MRR Review: "Blackfish"
on 2013-08-02 16:30
MRR Review: "Blackfish"
-- Rating: PG-13 (for mature thematic elements, including disturbing and violent images)
Length: 83 minutes
Release Date: January 19, 2013
Directed by: Gabriela Cowperthwaite
"Blackfish" is a powerful documentary that focuses on the story of an orca that was kept in captivity and reportedly killed three people. Directed by Gabriela Cowperthwaite and staring Samantha Berg, Dave Duffus, and Dean Gomersall, this strong and enlightening documentary may have the potential to change the way individuals look at orcas in captivity. While they may seem carefree and happy, "Blackfish" shows viewers another side to their lives at SeaWorld and other water parks around the world.
The film starts in 2010, telling the story of a 40-year-old whale trainer who was killed by an orca named Tilikum at SeaWorld Orlando. Reportedly, the incident took place in front of a horrified crowd. While there were multiple stories floating around about what exactly happened, the park officials at SeaWorld stated that the whale went after the trainer's ponytail, which should not have been dangling. It's important to note, however, that Tilikum seemed to already have a history of killing. Reportedly, the orca killed once before at Sea Land, located in Vancouver and might have killed before at SeaWorld Orlando.
With its 83 minute running time, the film does an excellent job of providing the audience with a ride on the emotional roller coaster that both people and animals involved in the industry experience. Following the story surrounding the SeaWorld Orlando whale trainer, the film shifts to interviewing an older man who was involved in stealing orcas from their mothers to place them in captivity in the 1970s. The man, an ex-mercenary, goes on to say that in all of his experiences, the one thing he cannot forget are the whales.
The film explains that orcas don't handle separation from their family well; what happens is illustrated via animation in the film while a narrator explains the process. The male orcas provide a diversion while the females and young whales swim away. Unfortunately, due to spotter planes, the ploy doesn't always work.
Through this emotional illustration, the film shows the audience that orcas are highly intelligent and emotional animals that are significantly affected by such a traumatizing experience as being ripped away from their family. Interestingly enough, Tilikum was separated from his family at a young age. To further prove the point of how captivity and separation from their family further damages the whales, former SeaWorld trainers who have had experience dealing with whales dealing with separation and captivity are interviewed in order to share their experiences on how emotionally depressed and distressed the whales become.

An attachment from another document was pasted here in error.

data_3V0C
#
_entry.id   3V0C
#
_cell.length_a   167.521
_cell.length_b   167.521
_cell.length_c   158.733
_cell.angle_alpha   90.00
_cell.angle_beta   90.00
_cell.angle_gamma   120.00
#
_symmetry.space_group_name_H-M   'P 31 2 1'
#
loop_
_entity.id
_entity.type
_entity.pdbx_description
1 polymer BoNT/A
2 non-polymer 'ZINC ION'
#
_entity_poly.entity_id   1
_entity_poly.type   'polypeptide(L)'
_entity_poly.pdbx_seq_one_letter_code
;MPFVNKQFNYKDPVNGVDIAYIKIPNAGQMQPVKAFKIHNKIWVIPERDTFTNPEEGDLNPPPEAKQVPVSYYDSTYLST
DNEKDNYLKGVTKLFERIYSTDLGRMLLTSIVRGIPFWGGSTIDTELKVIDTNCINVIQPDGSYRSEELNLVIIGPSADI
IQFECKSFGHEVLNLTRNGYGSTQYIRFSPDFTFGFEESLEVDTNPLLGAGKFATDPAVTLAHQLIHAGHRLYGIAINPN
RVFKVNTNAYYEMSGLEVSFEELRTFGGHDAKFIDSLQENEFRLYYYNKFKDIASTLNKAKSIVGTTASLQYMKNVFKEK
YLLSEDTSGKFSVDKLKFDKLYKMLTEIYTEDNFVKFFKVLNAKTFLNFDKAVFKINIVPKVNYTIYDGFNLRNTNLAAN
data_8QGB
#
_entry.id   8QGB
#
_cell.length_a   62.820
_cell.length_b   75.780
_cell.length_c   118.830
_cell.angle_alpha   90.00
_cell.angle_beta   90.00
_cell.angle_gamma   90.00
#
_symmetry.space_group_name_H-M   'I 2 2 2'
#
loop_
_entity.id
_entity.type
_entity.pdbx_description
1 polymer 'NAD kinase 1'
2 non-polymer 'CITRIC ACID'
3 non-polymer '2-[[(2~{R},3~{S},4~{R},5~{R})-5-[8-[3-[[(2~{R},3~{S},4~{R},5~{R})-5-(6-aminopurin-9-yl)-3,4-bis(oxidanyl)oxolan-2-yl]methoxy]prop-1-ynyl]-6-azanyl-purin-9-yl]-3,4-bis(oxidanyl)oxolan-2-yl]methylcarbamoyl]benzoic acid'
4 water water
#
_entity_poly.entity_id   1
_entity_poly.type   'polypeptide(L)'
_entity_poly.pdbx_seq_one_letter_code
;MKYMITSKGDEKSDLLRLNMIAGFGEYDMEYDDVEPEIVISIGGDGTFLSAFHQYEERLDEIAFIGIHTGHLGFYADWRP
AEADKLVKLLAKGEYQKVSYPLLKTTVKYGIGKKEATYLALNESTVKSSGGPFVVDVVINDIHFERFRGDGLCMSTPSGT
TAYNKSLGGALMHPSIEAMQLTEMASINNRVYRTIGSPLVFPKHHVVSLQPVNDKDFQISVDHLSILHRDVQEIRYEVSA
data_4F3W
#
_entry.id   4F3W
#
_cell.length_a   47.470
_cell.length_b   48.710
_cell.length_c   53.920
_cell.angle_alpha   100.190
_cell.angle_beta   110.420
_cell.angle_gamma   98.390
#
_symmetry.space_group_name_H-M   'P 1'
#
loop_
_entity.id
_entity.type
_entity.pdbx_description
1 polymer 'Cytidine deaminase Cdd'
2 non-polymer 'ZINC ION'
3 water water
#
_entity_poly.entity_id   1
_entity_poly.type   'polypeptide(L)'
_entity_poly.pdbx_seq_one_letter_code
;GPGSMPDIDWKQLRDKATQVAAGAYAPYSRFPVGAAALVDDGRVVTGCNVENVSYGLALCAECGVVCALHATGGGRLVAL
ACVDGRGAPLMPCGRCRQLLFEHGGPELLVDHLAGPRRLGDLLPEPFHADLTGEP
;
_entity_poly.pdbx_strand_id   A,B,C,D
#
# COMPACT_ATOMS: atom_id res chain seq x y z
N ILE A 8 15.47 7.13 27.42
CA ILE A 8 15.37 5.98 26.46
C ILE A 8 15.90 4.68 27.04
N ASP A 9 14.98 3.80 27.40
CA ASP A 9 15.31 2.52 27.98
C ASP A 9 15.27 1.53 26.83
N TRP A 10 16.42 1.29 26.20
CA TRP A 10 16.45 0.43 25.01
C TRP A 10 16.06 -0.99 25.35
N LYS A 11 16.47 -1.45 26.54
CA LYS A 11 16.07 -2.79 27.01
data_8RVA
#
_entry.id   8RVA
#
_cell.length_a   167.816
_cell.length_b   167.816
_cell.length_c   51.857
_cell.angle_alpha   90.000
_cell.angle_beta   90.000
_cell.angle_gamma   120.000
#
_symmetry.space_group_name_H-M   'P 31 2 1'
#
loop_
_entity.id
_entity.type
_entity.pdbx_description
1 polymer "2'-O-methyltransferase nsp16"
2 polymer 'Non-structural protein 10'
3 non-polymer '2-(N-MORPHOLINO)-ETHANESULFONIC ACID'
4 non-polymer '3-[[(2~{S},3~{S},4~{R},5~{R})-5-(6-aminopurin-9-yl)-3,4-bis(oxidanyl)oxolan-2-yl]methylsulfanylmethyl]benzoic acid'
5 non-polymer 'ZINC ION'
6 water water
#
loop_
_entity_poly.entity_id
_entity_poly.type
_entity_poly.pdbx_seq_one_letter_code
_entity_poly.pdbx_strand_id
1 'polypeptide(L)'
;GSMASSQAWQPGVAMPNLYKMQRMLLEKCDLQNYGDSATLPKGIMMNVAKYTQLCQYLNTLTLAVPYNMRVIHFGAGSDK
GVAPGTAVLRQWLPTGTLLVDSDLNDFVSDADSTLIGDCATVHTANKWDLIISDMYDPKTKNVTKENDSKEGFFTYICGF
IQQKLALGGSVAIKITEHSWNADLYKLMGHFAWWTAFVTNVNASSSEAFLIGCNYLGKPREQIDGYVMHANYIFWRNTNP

The compelling trainers make audiences realize that the world of an orca in captivity isn't carefree and happy. Instead, the trainers believe that certain aspects of captivity, such as isolation and lack of space, can be emotionally, physically, and mentally damaging to the whales.
Although it is a documentary, the film is anything but boring. With stories told of how some whale trainers were close to death at the hands of their orca friends, the film brings to light the danger that whale trainers face as well has how captivity and poor conditions can affect the sanity and behavior of whales. While the film is rated PG-13, audiences may find themselves cringing, crying, and perhaps smiling, at certain parts throughout the film for many reasons.
"Blackfish" sends a powerful message about the phenomenon of whales being taken into captivity so places like SeaWorld and other theme parks can provide entertainment to guests. Most audiences enjoy animal shows and look forward to seeing such big, powerful animals performing tricks. The film hints that the industry is thriving, but it also informs audiences that many whales are unhappy being in captivity. The movie also points out that removing these mystical creatures from parks like SeaWorld and placing them back in their natural habitat is highly unlikely to happen.
The film points out that current SeaWorld officials refused to be interviewed for the film. With powerful interviews, haunting footage, and an emotional yet touching story to tell, "Blackfish" brings the topic of whale captivity front and center by exposing the dark side of keeping these amazing and highly intelligent animals in captivity for entertainment purposes. "Blackfish" is one of those films that is guaranteed to keep audiences on the edge of their seats while provoking their thoughts and touching their hearts.
Rating: 3.5 out of 5